Neisseria meningitidis PorB, a toll-like receptor 2 ligand, improves the capacity of Francisella tularensis lipopolysaccharide to protect mice against experimental tularemia

Damiana Chiavolini, Susan Weir, John R. Murphy, Lee M. Wetzler

Research output: Contribution to journalArticle

20 Scopus citations


Francisella tularensis causes severe pneumonia that can be fatal if it is left untreated. Due to its potential use as a biological weapon, research is being conducted to develop an effective vaccine and to select and study adjuvant molecules able to generate a better and long-lasting protective effect. PorB, a porin from Neisseria meningitidis, is a well-established Toll-like receptor 2 ligand and has been shown to be a promising vaccine adjuvant candidate due to its ability to enhance the T-cell costimulatory activity of antigen-presenting cells both in vitro and in vivo. BALB/c mice were immunized with lipopolysaccharide (LPS) isolated from the F. tularensis subsp. holarctica live vaccine strain (LVS), with or without PorB from N. meningitidis, and the antibody levels induced during the vaccination regimen and the level of protection against intranasal challenge with LVS were determined. Antigen administered alone induced a specific F. tularensis LPS immunoglobulin M (IgM) response that was not maintained over the weeks and that conferred protection to only 25% of the mice. In contrast, F. tularensis LPS given in combination with neisserial PorB induced consistent levels of specific IgM throughout the immunization and increased the proportion of surviving mice to 70%. Postchallenge cytokine analysis showed that interleukin-6 (IL-6), monocyte chemoattractant protein 1, and gamma interferon were markers of mortality and that IL-1β was a correlate of survival, independent of the presence of PorB as an adjuvant. These data indicate that neisserial PorB might be an optimal candidate adjuvant for improving the protective effect of F. tularensis LPS and other subunit vaccines against tularemia, but there is still a need to test its efficacy against virulent type A and type B F. tularensis strains.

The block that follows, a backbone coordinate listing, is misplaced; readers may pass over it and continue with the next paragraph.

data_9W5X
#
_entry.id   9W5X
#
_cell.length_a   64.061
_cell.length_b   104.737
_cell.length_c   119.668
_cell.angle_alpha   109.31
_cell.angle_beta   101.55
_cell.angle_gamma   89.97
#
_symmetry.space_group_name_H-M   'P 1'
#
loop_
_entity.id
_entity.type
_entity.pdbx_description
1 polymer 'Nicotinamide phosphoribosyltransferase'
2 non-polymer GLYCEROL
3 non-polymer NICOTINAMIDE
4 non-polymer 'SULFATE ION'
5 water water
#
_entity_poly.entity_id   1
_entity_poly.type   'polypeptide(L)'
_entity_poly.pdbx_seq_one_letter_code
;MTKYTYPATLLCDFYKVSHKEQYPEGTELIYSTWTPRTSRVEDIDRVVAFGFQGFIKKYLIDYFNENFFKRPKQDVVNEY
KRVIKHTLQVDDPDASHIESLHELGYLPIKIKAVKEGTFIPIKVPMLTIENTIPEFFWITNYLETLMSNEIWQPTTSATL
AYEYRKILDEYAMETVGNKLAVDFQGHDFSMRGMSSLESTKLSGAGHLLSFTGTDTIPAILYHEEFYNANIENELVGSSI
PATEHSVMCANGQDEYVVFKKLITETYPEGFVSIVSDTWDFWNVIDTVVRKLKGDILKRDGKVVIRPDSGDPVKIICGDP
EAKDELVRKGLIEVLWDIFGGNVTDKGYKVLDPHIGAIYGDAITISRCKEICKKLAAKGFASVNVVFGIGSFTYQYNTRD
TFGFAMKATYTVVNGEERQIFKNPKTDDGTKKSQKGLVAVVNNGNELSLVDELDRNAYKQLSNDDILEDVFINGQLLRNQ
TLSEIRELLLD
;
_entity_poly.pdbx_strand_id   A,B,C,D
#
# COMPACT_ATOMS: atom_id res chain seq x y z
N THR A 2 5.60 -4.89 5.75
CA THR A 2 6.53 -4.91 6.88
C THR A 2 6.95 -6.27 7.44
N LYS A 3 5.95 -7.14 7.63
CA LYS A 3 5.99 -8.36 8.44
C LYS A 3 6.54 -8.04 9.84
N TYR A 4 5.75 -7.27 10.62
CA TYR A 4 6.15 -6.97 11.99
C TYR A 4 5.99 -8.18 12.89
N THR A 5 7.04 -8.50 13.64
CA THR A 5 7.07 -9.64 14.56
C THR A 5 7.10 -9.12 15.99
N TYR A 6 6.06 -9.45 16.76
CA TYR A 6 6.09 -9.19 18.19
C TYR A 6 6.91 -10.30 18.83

Original languageEnglish (US)
Pages (from-to)1322-1329
Number of pages8
JournalClinical and Vaccine Immunology
Issue number9
Publication statusPublished - Sep 1 2008


ASJC Scopus subject areas

  • Clinical Biochemistry
  • Immunology
  • Immunology and Allergy
  • Microbiology (medical)

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